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Short-Term Energy Outlook January 7, 2014

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Highlights   

  • This edition of the Short‐Term Energy Outlook is the first to include forecasts for 2015.

  • After falling to the lowest monthly average of 2013 in November, U.S. regular gasoline retail prices increased slightly to reach an average of $3.28 per gallon (gal) during December.  The annual average regular gasoline retail price, which was $3.51/gal in 2013, is expected to fall to $3.46/gal in 2014 and $3.39/gal in 2015.

  • The North Sea Brent crude oil spot price in December averaged near $110 per barrel (bbl) for the sixth consecutive month.  EIA expects the Brent crude oil price to decline gradually to average $105/bbl and $102/bbl in 2014 and 2015, respectively.  Projected West Texas Intermediate (WTI) crude oil prices average $93/bbl during 2014 and $90/bbl during 2015.

  • EIA expects liquid fuels production from countries outside of the Organization of the Petroleum Exporting Countries (OPEC) to grow year-over-year by a record high of 1.9 million barrels per day (bbl/d) in 2014. The United States and Canada together are projected to account for almost 70% of total non-OPEC supply growth this year.

  • EIA estimates U.S. total crude oil production averaged 7.5 million bbl/d in 2013, an increase of 1.0 million bbl/d from the previous year.  Projected domestic crude oil production continues to increase to 8.5 million bbl/d in 2014 and 9.3 million bbl/d in 2015.  The 2015 forecast would mark the highest annual average level of production since 1972.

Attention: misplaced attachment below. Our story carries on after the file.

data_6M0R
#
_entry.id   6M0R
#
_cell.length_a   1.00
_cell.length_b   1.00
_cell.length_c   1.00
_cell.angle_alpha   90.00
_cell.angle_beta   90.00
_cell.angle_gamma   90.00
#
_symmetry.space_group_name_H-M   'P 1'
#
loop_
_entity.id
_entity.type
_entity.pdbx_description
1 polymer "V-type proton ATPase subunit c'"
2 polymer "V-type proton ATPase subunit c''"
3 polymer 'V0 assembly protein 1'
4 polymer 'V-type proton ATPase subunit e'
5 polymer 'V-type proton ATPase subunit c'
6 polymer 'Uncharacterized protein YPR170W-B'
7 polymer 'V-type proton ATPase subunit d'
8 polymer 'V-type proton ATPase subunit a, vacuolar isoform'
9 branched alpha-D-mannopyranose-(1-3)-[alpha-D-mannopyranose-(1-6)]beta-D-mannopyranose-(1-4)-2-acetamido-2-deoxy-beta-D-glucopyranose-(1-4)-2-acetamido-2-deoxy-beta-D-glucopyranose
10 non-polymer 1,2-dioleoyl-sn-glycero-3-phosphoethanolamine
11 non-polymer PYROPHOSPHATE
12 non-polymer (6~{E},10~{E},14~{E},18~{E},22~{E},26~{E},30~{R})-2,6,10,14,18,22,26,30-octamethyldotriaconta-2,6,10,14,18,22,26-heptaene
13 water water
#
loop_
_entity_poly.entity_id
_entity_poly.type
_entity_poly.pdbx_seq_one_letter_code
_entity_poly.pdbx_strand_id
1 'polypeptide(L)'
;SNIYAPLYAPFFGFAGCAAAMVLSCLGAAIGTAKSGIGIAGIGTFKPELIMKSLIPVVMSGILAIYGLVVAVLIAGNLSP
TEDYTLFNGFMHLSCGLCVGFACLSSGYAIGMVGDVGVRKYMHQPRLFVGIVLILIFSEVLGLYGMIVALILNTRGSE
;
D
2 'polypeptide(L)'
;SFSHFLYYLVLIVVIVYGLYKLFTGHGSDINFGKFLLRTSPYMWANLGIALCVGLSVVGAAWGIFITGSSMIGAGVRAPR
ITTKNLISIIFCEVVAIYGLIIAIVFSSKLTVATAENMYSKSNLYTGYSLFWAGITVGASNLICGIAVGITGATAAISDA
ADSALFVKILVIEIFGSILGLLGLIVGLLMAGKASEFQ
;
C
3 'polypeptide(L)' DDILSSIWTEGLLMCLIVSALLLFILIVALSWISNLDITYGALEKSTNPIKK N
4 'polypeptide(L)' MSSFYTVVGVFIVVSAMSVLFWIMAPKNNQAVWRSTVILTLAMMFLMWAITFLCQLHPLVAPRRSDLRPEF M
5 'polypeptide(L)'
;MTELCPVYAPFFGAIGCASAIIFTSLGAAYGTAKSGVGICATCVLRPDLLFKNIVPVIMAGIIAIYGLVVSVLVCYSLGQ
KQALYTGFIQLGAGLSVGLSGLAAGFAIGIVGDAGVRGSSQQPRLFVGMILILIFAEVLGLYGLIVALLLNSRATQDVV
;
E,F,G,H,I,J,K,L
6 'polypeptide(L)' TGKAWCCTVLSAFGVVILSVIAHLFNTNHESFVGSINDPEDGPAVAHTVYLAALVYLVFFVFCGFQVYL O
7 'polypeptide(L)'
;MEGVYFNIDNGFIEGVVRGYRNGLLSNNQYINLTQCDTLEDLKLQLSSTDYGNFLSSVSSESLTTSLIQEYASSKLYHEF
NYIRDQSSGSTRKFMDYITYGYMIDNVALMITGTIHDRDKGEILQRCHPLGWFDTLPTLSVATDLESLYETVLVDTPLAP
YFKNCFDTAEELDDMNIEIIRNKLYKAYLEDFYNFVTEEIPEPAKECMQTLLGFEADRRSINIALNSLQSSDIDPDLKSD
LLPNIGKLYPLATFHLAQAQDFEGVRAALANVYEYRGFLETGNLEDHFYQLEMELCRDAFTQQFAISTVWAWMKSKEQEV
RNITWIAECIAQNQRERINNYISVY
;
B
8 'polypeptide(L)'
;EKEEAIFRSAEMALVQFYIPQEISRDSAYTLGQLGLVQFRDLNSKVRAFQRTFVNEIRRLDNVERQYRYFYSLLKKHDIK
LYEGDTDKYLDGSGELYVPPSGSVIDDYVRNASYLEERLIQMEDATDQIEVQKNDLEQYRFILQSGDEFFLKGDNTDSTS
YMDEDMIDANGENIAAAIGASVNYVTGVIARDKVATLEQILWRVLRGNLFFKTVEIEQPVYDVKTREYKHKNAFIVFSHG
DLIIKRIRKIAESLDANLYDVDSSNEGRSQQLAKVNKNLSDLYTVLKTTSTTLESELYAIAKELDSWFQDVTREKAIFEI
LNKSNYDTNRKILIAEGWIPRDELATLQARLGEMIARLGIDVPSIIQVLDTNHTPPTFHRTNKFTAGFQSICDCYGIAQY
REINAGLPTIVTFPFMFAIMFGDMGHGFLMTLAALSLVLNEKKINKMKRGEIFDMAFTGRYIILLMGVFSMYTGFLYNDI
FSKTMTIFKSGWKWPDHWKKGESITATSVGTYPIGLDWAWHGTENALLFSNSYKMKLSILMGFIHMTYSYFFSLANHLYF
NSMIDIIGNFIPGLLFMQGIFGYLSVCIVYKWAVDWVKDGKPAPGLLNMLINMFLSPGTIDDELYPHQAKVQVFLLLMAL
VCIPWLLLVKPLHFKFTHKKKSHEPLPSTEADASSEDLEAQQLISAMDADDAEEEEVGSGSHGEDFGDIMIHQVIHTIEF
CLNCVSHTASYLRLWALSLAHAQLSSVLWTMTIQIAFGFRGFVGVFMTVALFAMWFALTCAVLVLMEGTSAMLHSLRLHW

• Natural gas working inventories on December 27 totaled 2.97 trillion cubic feet (Tcf), 0.56 Tcf below the level at the same time a year ago and 0.29 Tcf below the previous five-year average (2008-12).  EIA expects that the Henry Hub natural gas spot price, which averaged $3.73 per million British thermal units (MMBtu) in 2013, will average $3.89/MMBtu in 2014 and $4.11/MMBtu in 2015.

  • Coal production, which fell by almost 9% between 2011 and 2013, is expected to increase by 36 million short tons (MMst) (3.6%) in 2014 as higher natural gas prices favor the dispatch of coal-fired power plants and the drawdown of coal inventory ends.  In 2015, however, forecast coal-fired production falls by 2.5% with declining coal use in the electric power sector as retirements of coal-fired power plants rise due to the implementation of the U.S. Environmental Protection Agency’s Mercury and Air Toxics Standards.

http://www.eia.gov/forecasts/steo/

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